People are also surprised to learn that I am painfully shy. One workmate once said to me, you are the farthest thing from shy there is. He didn’t know the half of it. But that’s another story for another day.

This time I’m not going to hide. Be it ever so trivial and unoriginal, I am going to share my weight loss journey with you. It’s the only way I can keep myself accountable. I’ll keep you up to date through Facebook so you aren’t bombarded with updates in your mail box. Follow me at https://www.facebook.com/groups/losewithme/ if you want to see how I’m going or if you want to join in the challenge yourself!

my name is Ebby and I have postnatal depression

Image courtesy of Google

Image courtesy of Google

From the moment I conceived I lived in fear of developing depression and as my pregnancy wore on in sickness and pain I felt it creeping in as each day passed. I tried to put it down to hormones and baby blues but when my baby boy was put in my arms for the first time I knew it was more than that. I looked down on this tiny, helpless life in my hands and felt… nothing.

 

My baby was born by caesarean and with breathing difficulties he was rushed away from me in to the special care nursery. I didn’t see him for 36 hours. I lay in my hospital bed looking down on my once bulging belly and it was gone, but where was my son? I have no doubt that those first hours intensified the already overwhelming emotions of my pregnancy and labour. By the time the nurse handed him to me the first time I was already so disconnected from the baby, he might as well have been a stranger’s child placed in my arms. I wanted to love and protect him, I wanted to feel like a mum, but there was nothing. I was already lost in a haze of overwhelming fear and panic.

 

I was so lucky, I had so much help. An understanding husband, grandparents who were happy to give up their time to babysit and the finances to hire nannies to help me through the sleepless nights when I was at my worst. But nothing helped. I would hear my baby crying and even if he was right beside me, it felt like I was so far away, like it was someone else’s life I was watching from a distance. I felt like I was in a suspended reality. Life stopped. I was treading water with weighted legs and my head was starting to go under.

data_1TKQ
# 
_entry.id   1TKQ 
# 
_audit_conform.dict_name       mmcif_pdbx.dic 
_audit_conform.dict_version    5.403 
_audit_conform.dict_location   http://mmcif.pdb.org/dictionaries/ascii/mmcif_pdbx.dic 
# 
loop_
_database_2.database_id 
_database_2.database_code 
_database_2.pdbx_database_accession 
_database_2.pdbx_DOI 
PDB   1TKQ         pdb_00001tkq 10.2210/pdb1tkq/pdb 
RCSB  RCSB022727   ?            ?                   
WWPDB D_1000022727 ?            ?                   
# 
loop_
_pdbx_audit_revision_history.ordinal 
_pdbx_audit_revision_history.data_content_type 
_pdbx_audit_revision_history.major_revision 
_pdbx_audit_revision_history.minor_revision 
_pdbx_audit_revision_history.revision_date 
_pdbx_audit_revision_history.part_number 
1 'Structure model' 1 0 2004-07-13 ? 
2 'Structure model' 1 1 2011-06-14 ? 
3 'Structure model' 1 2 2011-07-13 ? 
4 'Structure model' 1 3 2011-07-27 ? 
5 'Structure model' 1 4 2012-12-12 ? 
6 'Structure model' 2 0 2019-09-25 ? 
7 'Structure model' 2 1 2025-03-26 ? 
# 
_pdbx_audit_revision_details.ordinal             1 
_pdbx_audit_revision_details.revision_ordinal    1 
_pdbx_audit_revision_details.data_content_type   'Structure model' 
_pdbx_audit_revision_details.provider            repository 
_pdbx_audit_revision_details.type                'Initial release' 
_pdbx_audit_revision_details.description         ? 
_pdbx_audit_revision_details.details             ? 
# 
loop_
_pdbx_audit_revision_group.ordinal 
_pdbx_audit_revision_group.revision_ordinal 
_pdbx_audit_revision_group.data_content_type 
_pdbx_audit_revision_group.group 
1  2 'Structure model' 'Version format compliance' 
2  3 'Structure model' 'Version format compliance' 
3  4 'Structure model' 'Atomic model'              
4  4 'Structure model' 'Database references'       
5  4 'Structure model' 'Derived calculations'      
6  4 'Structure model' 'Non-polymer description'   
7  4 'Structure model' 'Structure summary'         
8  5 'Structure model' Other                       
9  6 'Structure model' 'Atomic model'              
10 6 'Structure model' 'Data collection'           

Just before Christmas I finally got the courage to see my Doctor. Maybe it was the voice of an outsider or the way she said it, but I left her office that day feeling as though I wasn’t useless, that I was doing my best and there was no shame in admitting I couldn’t cope.

 

By the time the New Year rang in the fog had started to lift. With a clearer mind I started to realise, no other job on earth is as hard as parenthood. In no industry in any office around the world are you expected to work such long hours under such emotional and physical strain, with little to no rest between shifts. And in those early weeks before the smiles or giggles and cuddles, there really is no thanks, no appreciation for all your hard work. You are the slave and your little bundle of not so much joy is the master.

 

mum and bugDays slowly passed and with each week my little man grew and changed. I barely remember those early days and looking back at photos of him then, so little and fragile, feels like someone else’s life. These days when I go to him, he smiles and ties himself in knots with excitement that I’m close. He reaches out to touch me when I sit beside him. He laughs when I’m silly. He looks at me like he knows I’m mummy and I’m doing my best. We’re a team.

 

To the mummies still stuck in the darkness, I promise it gets easier. One day you will wake up and the sun will be shining and you’ll wonder how you ever lived without this drooling, pooping, screaming little person attached to you all day. Enjoy the quiet moments when you can and when there are none just remember that one day too soon our babies will be all grown up and asking us to drop them around the corner from school so their friends don’t see us. Until then, hold them close, life will get back to normal soon. An entirely new, wonderful kind of normal.

For more information about postnatal depression please visit Beyond Blue and if you need help talk to your Doctor or Community Nurse.